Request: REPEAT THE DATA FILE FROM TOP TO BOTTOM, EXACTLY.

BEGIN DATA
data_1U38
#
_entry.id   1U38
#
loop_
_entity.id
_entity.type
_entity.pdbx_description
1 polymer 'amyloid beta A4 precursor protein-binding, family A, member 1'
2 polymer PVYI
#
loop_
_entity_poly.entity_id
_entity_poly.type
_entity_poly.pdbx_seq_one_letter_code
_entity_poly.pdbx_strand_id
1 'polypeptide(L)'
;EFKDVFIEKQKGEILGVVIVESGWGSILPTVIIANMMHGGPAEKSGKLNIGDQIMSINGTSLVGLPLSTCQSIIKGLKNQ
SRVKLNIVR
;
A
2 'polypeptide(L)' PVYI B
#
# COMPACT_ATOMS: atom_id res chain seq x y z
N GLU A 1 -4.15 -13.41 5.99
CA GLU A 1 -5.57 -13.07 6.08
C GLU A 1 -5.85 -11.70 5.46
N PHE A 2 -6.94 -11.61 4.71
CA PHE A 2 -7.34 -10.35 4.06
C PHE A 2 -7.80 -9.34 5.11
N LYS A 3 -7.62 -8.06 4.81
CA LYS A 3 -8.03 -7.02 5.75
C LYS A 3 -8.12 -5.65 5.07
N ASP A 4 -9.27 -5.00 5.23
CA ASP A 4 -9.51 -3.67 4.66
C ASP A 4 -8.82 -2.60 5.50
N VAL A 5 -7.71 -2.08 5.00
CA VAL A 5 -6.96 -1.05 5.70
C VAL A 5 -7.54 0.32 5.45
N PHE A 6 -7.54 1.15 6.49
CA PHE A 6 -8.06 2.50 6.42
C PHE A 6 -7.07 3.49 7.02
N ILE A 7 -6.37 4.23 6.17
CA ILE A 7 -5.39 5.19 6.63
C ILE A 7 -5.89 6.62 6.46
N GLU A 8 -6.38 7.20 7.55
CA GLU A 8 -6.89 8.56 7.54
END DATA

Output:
data_1U38
#
_entry.id   1U38
#
loop_
_entity.id
_entity.type
_entity.pdbx_description
1 polymer 'amyloid beta A4 precursor protein-binding, family A, member 1'
2 polymer PVYI
#
loop_
_entity_poly.entity_id
_entity_poly.type
_entity_poly.pdbx_seq_one_letter_code
_entity_poly.pdbx_strand_id
1 'polypeptide(L)'
;EFKDVFIEKQKGEILGVVIVESGWGSILPTVIIANMMHGGPAEKSGKLNIGDQIMSINGTSLVGLPLSTCQSIIKGLKNQ
SRVKLNIVR
;
A
2 'polypeptide(L)' PVYI B
#
# COMPACT_ATOMS: atom_id res chain seq x y z
N GLU A 1 -4.15 -13.41 5.99
CA GLU A 1 -5.57 -13.07 6.08
C GLU A 1 -5.85 -11.70 5.46
N PHE A 2 -6.94 -11.61 4.71
CA PHE A 2 -7.34 -10.35 4.06
C PHE A 2 -7.80 -9.34 5.11
N LYS A 3 -7.62 -8.06 4.81
CA LYS A 3 -8.03 -7.02 5.75
C LYS A 3 -8.12 -5.65 5.07
N ASP A 4 -9.27 -5.00 5.23
CA ASP A 4 -9.51 -3.67 4.66
C ASP A 4 -8.82 -2.60 5.50
N VAL A 5 -7.71 -2.08 5.00
CA VAL A 5 -6.96 -1.05 5.70
C VAL A 5 -7.54 0.32 5.45
N PHE A 6 -7.54 1.15 6.49
CA PHE A 6 -8.06 2.50 6.42
C PHE A 6 -7.07 3.49 7.02
N ILE A 7 -6.37 4.23 6.17
CA ILE A 7 -5.39 5.19 6.63
C ILE A 7 -5.89 6.62 6.46
N GLU A 8 -6.38 7.20 7.55
CA GLU A 8 -6.89 8.56 7.54